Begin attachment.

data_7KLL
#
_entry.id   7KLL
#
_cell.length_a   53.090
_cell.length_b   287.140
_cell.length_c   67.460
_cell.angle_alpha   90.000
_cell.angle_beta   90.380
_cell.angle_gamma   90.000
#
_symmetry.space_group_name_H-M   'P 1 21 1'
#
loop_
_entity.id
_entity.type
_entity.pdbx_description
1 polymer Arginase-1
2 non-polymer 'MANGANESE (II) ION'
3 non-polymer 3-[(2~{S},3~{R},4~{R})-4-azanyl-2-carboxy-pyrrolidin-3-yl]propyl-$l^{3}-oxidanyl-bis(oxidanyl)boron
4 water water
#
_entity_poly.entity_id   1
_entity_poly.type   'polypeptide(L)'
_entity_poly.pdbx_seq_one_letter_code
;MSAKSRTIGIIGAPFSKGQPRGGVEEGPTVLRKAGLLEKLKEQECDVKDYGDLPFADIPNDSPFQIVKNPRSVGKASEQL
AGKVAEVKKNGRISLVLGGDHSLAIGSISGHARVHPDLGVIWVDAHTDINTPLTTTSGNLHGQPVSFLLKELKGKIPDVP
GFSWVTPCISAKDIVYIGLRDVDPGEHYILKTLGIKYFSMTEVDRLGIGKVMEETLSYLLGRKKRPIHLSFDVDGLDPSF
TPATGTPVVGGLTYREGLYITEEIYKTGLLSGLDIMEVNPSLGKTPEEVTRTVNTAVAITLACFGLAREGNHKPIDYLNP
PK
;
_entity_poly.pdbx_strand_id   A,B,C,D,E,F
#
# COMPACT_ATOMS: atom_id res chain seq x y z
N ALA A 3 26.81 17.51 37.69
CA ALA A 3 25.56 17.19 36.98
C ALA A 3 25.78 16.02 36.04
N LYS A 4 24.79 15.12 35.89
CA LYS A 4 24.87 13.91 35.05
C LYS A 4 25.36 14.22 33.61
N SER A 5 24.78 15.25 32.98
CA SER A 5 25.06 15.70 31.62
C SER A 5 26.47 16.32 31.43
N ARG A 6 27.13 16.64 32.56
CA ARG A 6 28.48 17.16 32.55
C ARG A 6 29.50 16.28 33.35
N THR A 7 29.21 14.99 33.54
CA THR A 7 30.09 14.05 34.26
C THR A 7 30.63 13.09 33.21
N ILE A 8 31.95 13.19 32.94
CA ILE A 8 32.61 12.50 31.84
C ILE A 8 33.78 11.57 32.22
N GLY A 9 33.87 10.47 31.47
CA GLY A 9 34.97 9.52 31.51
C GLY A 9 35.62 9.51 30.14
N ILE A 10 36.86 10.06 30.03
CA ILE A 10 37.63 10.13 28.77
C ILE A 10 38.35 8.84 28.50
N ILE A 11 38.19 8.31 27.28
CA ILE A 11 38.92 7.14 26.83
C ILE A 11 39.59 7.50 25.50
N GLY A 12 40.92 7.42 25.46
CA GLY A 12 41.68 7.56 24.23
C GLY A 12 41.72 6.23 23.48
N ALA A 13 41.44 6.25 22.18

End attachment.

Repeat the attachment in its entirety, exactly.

data_7KLL
#
_entry.id   7KLL
#
_cell.length_a   53.090
_cell.length_b   287.140
_cell.length_c   67.460
_cell.angle_alpha   90.000
_cell.angle_beta   90.380
_cell.angle_gamma   90.000
#
_symmetry.space_group_name_H-M   'P 1 21 1'
#
loop_
_entity.id
_entity.type
_entity.pdbx_description
1 polymer Arginase-1
2 non-polymer 'MANGANESE (II) ION'
3 non-polymer 3-[(2~{S},3~{R},4~{R})-4-azanyl-2-carboxy-pyrrolidin-3-yl]propyl-$l^{3}-oxidanyl-bis(oxidanyl)boron
4 water water
#
_entity_poly.entity_id   1
_entity_poly.type   'polypeptide(L)'
_entity_poly.pdbx_seq_one_letter_code
;MSAKSRTIGIIGAPFSKGQPRGGVEEGPTVLRKAGLLEKLKEQECDVKDYGDLPFADIPNDSPFQIVKNPRSVGKASEQL
AGKVAEVKKNGRISLVLGGDHSLAIGSISGHARVHPDLGVIWVDAHTDINTPLTTTSGNLHGQPVSFLLKELKGKIPDVP
GFSWVTPCISAKDIVYIGLRDVDPGEHYILKTLGIKYFSMTEVDRLGIGKVMEETLSYLLGRKKRPIHLSFDVDGLDPSF
TPATGTPVVGGLTYREGLYITEEIYKTGLLSGLDIMEVNPSLGKTPEEVTRTVNTAVAITLACFGLAREGNHKPIDYLNP
PK
;
_entity_poly.pdbx_strand_id   A,B,C,D,E,F
#
# COMPACT_ATOMS: atom_id res chain seq x y z
N ALA A 3 26.81 17.51 37.69
CA ALA A 3 25.56 17.19 36.98
C ALA A 3 25.78 16.02 36.04
N LYS A 4 24.79 15.12 35.89
CA LYS A 4 24.87 13.91 35.05
C LYS A 4 25.36 14.22 33.61
N SER A 5 24.78 15.25 32.98
CA SER A 5 25.06 15.70 31.62
C SER A 5 26.47 16.32 31.43
N ARG A 6 27.13 16.64 32.56
CA ARG A 6 28.48 17.16 32.55
C ARG A 6 29.50 16.28 33.35
N THR A 7 29.21 14.99 33.54
CA THR A 7 30.09 14.05 34.26
C THR A 7 30.63 13.09 33.21
N ILE A 8 31.95 13.19 32.94
CA ILE A 8 32.61 12.50 31.84
C ILE A 8 33.78 11.57 32.22
N GLY A 9 33.87 10.47 31.47
CA GLY A 9 34.97 9.52 31.51
C GLY A 9 35.62 9.51 30.14
N ILE A 10 36.86 10.06 30.03
CA ILE A 10 37.63 10.13 28.77
C ILE A 10 38.35 8.84 28.50
N ILE A 11 38.19 8.31 27.28
CA ILE A 11 38.92 7.14 26.83
C ILE A 11 39.59 7.50 25.50
N GLY A 12 40.92 7.42 25.46
CA GLY A 12 41.68 7.56 24.23
C GLY A 12 41.72 6.23 23.48
N ALA A 13 41.44 6.25 22.18